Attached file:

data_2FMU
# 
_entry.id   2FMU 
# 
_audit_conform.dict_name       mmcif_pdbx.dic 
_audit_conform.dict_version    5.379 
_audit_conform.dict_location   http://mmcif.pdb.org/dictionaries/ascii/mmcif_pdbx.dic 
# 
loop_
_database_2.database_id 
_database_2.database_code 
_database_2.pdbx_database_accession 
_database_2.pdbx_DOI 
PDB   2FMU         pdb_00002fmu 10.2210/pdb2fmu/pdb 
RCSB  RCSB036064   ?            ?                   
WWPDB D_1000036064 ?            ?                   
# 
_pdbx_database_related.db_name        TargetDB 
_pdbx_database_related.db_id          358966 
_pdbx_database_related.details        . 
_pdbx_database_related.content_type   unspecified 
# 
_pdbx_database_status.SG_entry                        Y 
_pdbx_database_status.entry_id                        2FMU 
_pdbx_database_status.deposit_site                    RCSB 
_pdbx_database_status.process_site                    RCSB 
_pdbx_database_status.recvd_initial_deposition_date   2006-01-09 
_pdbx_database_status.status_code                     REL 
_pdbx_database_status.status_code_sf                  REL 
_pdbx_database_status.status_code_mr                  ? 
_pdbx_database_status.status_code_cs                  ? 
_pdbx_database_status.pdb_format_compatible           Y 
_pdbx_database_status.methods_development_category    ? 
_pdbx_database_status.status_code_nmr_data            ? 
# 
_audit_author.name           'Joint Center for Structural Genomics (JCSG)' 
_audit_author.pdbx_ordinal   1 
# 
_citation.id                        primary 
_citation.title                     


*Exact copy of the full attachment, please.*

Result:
data_2FMU
# 
_entry.id   2FMU 
# 
_audit_conform.dict_name       mmcif_pdbx.dic 
_audit_conform.dict_version    5.379 
_audit_conform.dict_location   http://mmcif.pdb.org/dictionaries/ascii/mmcif_pdbx.dic 
# 
loop_
_database_2.database_id 
_database_2.database_code 
_database_2.pdbx_database_accession 
_database_2.pdbx_DOI 
PDB   2FMU         pdb_00002fmu 10.2210/pdb2fmu/pdb 
RCSB  RCSB036064   ?            ?                   
WWPDB D_1000036064 ?            ?                   
# 
_pdbx_database_related.db_name        TargetDB 
_pdbx_database_related.db_id          358966 
_pdbx_database_related.details        . 
_pdbx_database_related.content_type   unspecified 
# 
_pdbx_database_status.SG_entry                        Y 
_pdbx_database_status.entry_id                        2FMU 
_pdbx_database_status.deposit_site                    RCSB 
_pdbx_database_status.process_site                    RCSB 
_pdbx_database_status.recvd_initial_deposition_date   2006-01-09 
_pdbx_database_status.status_code                     REL 
_pdbx_database_status.status_code_sf                  REL 
_pdbx_database_status.status_code_mr                  ? 
_pdbx_database_status.status_code_cs                  ? 
_pdbx_database_status.pdb_format_compatible           Y 
_pdbx_database_status.methods_development_category    ? 
_pdbx_database_status.status_code_nmr_data            ? 
# 
_audit_author.name           'Joint Center for Structural Genomics (JCSG)' 
_audit_author.pdbx_ordinal   1 
# 
_citation.id                        primary 
_citation.title                     